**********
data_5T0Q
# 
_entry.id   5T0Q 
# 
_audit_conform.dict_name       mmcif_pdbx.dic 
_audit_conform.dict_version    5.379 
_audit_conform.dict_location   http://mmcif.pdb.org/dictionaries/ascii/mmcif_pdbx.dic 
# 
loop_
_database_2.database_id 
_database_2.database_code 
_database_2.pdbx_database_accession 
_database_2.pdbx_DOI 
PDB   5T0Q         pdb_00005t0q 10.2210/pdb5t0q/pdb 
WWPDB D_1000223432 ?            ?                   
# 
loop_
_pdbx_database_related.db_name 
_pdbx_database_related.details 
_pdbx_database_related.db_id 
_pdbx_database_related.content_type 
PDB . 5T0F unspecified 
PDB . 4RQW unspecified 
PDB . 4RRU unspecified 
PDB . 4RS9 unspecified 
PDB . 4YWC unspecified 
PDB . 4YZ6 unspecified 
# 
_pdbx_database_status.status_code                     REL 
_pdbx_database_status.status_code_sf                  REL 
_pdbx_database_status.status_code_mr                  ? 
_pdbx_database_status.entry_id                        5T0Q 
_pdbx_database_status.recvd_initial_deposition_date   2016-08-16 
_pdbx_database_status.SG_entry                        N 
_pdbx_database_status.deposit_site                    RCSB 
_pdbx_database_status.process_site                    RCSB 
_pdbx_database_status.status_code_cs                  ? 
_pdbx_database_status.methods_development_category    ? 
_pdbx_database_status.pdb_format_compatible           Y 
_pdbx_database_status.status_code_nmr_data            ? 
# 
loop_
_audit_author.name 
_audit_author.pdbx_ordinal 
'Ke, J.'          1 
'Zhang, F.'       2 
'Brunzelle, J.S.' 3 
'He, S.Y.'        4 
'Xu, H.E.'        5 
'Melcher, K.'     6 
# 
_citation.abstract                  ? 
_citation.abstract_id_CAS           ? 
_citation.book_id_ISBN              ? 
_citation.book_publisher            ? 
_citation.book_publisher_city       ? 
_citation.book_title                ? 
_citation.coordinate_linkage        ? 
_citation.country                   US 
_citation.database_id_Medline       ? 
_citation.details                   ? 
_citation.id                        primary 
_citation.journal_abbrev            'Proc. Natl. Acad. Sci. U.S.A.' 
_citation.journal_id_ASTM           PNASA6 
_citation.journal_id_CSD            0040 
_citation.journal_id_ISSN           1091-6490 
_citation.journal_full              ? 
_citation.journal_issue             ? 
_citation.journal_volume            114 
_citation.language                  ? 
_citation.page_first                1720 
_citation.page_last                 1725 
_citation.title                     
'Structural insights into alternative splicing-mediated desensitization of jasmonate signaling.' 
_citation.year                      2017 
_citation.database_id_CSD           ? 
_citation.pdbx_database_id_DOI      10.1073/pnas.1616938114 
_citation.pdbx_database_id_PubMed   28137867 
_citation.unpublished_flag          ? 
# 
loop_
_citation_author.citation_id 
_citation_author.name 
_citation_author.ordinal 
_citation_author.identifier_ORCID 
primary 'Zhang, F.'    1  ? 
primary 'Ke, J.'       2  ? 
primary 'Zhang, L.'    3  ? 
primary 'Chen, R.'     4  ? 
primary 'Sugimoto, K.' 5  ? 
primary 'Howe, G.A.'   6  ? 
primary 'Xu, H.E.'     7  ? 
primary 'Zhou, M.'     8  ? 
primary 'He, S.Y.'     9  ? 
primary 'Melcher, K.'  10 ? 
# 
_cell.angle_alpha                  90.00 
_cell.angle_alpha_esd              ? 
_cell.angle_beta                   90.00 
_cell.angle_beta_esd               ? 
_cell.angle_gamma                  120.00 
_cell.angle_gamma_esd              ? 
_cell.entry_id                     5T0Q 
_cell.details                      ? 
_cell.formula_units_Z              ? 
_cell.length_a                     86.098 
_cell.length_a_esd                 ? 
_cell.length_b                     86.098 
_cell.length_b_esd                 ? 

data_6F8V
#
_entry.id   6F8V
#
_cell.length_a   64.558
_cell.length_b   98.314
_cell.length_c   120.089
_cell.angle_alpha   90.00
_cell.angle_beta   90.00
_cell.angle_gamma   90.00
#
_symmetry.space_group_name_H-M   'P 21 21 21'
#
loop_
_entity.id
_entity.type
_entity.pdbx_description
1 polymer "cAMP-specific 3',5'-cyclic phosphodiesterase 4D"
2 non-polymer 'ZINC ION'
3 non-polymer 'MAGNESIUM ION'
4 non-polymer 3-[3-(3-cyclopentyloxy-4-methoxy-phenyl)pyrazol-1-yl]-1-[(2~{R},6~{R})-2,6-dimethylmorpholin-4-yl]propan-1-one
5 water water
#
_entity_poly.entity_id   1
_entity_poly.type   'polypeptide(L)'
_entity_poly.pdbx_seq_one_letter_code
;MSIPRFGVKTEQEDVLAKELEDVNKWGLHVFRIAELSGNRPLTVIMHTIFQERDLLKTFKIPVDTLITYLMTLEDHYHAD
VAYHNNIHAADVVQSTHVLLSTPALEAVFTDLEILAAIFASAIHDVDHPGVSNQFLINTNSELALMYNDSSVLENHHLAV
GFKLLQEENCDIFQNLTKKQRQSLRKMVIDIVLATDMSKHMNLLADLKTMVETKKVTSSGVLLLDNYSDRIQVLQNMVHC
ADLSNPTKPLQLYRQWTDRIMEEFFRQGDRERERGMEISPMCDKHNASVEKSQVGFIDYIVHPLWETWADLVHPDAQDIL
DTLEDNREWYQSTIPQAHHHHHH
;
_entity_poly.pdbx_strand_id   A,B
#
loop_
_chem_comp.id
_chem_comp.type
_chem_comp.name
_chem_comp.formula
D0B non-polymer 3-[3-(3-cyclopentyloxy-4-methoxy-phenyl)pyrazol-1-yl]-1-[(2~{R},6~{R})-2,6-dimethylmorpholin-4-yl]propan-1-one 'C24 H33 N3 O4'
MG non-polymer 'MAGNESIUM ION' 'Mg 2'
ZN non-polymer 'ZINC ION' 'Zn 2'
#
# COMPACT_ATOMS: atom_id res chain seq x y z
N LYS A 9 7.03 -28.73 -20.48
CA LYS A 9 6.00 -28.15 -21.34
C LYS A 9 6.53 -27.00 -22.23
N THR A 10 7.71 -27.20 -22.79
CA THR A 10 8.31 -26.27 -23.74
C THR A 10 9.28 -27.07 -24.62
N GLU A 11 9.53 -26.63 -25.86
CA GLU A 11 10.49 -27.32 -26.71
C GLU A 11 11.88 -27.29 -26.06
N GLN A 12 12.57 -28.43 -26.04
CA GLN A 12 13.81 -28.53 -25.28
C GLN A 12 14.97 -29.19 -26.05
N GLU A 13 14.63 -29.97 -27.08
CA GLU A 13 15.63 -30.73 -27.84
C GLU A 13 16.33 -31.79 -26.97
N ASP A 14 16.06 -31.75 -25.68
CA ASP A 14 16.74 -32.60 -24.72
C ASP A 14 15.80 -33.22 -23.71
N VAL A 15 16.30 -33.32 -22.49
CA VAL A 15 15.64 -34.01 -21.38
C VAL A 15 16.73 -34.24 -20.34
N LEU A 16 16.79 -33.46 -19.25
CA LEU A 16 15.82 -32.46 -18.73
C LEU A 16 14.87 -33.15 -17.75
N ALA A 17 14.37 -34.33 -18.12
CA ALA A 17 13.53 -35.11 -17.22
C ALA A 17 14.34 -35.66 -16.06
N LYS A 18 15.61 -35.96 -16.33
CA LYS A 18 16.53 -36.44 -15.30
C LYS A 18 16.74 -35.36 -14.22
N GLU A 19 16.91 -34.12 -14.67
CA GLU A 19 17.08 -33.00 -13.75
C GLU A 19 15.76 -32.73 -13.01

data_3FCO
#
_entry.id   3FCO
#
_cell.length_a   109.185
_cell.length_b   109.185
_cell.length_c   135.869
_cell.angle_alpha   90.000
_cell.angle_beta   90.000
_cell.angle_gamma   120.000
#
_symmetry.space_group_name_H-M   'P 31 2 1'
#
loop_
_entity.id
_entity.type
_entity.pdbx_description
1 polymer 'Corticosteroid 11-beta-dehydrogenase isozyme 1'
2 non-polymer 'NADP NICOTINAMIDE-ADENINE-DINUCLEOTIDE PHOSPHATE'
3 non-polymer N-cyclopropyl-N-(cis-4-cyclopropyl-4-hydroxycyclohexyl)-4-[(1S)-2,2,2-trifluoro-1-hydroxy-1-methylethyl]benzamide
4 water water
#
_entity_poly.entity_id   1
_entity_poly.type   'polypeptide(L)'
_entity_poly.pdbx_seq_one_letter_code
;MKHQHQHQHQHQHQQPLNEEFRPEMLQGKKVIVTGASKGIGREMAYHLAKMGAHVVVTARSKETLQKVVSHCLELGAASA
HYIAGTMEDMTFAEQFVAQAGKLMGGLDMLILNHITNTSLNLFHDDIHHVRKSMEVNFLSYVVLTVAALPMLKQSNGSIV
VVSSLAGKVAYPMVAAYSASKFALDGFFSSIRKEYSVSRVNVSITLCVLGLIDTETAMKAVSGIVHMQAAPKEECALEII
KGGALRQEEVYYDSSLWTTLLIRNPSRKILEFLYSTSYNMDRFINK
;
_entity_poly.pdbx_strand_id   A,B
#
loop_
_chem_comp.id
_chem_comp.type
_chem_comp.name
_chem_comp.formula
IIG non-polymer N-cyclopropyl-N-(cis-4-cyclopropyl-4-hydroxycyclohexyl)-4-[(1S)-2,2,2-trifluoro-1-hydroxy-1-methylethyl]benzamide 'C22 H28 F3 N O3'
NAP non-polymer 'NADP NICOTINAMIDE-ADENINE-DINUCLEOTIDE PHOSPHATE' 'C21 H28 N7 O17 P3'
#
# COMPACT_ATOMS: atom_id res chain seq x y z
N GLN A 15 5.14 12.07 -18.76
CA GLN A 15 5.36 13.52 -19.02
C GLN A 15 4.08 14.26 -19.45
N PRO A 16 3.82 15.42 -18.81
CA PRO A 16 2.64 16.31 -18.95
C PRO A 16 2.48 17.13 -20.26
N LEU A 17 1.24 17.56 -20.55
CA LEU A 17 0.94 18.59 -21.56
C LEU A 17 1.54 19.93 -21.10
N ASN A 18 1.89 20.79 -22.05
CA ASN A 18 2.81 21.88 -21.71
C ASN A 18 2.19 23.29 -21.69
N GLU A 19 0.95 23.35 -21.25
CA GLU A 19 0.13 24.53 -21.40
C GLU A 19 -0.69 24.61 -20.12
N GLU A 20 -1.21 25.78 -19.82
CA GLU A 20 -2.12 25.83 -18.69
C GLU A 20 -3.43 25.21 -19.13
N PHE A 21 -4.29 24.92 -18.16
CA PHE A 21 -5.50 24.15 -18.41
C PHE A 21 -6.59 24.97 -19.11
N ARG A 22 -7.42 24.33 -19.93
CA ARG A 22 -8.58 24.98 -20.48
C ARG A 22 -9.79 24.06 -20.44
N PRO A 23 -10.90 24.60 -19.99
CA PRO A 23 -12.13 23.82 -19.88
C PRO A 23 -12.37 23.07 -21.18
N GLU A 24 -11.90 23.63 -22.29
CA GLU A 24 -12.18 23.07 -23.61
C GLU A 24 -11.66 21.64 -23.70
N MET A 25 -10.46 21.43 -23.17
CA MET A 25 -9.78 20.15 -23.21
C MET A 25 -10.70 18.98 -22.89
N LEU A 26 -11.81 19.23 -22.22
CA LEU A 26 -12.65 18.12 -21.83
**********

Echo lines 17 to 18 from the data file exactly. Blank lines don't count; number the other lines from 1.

loop_
_pdbx_database_related.db_name 